There was always a story around here that the pioneer bachelor farmer on this land didn’t have a regular backhouse, and wouldn’t let any women relieve themselves on ground higher than his spring. It has always been unclear if this prohibition applied to men as well.
Downstream from the old springhouse, we dug out a small pond that I was going to use for watering sheep and cattle. Then we got pigs. Now, it’s always easier to bring the animals to the water if you can; the animals are self-propelled. But it was not practical to try to drive the pigs from their barn 300 feet across the front garden to our dug small pond, so we had to find another way. A friend mentioned that he had a 250-gallon plastic water tank we could use, so he and I and our new Labrador puppy, Major, drove his boat to his cabin on Ashby Lake and brought back the tank.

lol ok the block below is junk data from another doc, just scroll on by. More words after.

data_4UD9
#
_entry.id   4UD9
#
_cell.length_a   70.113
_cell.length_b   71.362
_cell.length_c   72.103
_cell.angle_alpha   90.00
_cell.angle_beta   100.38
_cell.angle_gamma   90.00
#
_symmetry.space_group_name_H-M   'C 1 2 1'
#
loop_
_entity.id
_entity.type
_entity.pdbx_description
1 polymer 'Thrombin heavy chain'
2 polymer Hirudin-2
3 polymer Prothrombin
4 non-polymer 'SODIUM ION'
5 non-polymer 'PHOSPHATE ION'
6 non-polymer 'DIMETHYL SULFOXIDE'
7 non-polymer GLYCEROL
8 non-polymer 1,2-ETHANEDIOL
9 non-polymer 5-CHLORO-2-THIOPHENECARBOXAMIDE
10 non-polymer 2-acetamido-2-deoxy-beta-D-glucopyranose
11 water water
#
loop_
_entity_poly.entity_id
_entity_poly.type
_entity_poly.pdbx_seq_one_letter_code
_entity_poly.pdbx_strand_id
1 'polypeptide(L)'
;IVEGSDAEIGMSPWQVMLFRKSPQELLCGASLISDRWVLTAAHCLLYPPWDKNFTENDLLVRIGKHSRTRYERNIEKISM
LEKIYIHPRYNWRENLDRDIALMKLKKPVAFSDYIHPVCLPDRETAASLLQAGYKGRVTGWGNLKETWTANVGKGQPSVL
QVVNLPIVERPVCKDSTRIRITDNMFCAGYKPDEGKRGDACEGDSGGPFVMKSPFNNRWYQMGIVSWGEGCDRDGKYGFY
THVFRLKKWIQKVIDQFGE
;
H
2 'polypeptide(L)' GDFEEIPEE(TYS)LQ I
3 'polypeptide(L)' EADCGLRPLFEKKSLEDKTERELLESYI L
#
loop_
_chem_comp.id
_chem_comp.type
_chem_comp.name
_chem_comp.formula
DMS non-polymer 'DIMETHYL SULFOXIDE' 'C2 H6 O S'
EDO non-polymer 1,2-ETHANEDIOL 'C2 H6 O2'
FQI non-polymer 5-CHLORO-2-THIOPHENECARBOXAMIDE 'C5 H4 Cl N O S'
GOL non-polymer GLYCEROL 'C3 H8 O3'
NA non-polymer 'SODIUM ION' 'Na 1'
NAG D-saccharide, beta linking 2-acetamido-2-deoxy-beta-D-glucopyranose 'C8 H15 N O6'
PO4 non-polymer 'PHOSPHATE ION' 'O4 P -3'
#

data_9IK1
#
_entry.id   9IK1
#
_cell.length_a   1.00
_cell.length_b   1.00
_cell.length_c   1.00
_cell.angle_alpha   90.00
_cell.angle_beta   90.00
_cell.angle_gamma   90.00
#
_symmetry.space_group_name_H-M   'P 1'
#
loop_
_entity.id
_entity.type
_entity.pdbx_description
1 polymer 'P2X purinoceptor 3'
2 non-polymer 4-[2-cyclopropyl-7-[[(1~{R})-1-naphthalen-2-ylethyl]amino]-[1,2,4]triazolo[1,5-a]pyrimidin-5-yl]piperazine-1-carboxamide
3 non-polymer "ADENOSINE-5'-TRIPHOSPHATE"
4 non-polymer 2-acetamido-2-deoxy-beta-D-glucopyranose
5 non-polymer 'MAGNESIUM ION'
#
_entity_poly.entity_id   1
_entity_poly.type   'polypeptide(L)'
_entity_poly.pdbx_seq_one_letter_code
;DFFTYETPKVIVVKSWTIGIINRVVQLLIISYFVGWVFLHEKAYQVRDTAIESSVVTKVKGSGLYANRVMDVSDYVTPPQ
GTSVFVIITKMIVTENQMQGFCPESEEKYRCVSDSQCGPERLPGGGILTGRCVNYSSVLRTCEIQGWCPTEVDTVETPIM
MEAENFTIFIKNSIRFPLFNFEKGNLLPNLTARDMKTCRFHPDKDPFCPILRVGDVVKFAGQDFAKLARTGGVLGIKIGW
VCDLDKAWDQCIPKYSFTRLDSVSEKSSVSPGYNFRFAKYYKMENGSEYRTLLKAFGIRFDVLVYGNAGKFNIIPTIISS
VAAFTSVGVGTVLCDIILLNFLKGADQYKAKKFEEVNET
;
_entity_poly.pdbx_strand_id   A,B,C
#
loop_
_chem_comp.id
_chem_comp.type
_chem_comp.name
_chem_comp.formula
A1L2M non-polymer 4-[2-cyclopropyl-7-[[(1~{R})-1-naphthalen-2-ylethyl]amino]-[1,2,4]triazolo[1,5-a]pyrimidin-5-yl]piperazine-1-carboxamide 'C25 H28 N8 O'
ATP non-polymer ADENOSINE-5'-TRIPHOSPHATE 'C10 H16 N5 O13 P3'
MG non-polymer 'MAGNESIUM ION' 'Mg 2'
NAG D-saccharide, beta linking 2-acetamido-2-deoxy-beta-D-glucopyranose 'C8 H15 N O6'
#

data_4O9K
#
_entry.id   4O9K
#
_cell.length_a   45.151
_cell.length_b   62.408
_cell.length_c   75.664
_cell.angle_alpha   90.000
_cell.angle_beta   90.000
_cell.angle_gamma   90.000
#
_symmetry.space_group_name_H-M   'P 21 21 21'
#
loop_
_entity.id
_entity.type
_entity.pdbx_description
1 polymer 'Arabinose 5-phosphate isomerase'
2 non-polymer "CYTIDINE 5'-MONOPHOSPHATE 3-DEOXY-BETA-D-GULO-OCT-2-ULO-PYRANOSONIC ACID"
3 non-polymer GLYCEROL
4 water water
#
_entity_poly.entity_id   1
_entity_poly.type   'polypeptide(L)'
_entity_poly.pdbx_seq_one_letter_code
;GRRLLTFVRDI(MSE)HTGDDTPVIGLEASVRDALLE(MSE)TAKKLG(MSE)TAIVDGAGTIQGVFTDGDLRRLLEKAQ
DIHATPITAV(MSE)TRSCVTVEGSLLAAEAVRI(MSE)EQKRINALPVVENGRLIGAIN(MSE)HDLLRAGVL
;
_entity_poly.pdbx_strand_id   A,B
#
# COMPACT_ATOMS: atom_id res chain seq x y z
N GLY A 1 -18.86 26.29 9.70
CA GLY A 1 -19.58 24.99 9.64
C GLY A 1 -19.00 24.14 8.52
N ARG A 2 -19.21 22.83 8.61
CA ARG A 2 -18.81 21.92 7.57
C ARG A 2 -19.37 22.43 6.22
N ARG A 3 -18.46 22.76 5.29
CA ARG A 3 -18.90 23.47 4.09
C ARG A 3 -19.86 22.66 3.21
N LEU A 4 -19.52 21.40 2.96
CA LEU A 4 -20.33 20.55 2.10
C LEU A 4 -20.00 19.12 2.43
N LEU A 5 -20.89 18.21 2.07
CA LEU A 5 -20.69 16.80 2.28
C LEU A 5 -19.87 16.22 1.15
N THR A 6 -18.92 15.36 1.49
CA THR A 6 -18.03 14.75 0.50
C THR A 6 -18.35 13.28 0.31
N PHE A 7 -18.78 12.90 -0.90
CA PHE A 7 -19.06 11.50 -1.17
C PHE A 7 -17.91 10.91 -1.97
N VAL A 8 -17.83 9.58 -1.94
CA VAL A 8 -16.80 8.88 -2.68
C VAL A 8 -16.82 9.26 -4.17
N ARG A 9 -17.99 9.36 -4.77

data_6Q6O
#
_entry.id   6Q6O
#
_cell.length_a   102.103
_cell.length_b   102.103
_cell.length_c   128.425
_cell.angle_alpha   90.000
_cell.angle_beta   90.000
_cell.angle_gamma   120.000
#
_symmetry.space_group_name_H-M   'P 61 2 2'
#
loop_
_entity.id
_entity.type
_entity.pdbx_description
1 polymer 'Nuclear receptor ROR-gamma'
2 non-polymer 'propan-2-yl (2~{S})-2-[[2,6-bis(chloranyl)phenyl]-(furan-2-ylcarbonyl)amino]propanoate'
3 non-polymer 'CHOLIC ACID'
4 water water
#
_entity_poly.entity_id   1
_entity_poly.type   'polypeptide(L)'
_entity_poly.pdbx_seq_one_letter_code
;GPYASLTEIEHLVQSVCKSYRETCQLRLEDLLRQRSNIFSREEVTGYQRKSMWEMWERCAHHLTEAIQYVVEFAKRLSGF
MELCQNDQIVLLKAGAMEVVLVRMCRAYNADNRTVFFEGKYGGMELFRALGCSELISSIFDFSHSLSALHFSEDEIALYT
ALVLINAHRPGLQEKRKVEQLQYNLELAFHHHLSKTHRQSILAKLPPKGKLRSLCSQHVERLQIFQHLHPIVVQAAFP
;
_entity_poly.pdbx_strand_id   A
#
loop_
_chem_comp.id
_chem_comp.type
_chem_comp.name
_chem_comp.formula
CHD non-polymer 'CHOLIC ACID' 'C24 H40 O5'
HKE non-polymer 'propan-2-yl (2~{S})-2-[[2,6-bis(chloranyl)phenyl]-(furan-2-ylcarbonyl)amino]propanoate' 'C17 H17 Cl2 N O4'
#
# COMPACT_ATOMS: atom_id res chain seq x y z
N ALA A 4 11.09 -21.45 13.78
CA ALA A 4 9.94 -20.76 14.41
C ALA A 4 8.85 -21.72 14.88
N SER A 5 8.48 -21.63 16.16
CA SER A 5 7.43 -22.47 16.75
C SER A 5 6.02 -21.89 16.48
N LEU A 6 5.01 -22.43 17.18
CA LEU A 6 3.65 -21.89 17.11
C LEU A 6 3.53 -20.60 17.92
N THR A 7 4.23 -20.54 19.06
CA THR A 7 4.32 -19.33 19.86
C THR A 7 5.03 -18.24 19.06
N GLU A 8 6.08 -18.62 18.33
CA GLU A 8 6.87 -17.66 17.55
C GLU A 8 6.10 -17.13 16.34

I put that tank on the second floor of the barn, traded the neighbours a future side of pork for a gasoline-powered pump and 300 feet of one-inch hose and we were in business. We start the pump, fill the tank in fifteen minutes or so, and let gravity direct the water through piping to the pig yard below.
The plumbing was easy enough for me to do as a rookie farmer at the time and, anyway, I generally like plumbing more than electrical work; a plumbing mistake only gets you wet.
The pigs drank from a pig sucker, a small metal cylinder with another cylinder inside it. When the inside cylinder was pushed in by a pig’s snout, or pulled sideways by mouth, it broke the seal and water flowed out. Each year we had to train the pigs to the sucker but it didn’t take long. We would start with a pail of water below the sucker. Then we would take the pail away and squirt water when ever they came near.
The pigs pastured in their yard when they were young, but their diet was always supplemented with pig feed from the mill; generally a mixture of barley, corn, millet oats, rice, rye, sorghum, triticale, wheat, soybeans, or peas, whatever was in supply and in season. The grains were typically ground into a fine, dusty flour and our pigs were fed in a feeder built by my dad, our kids, and me.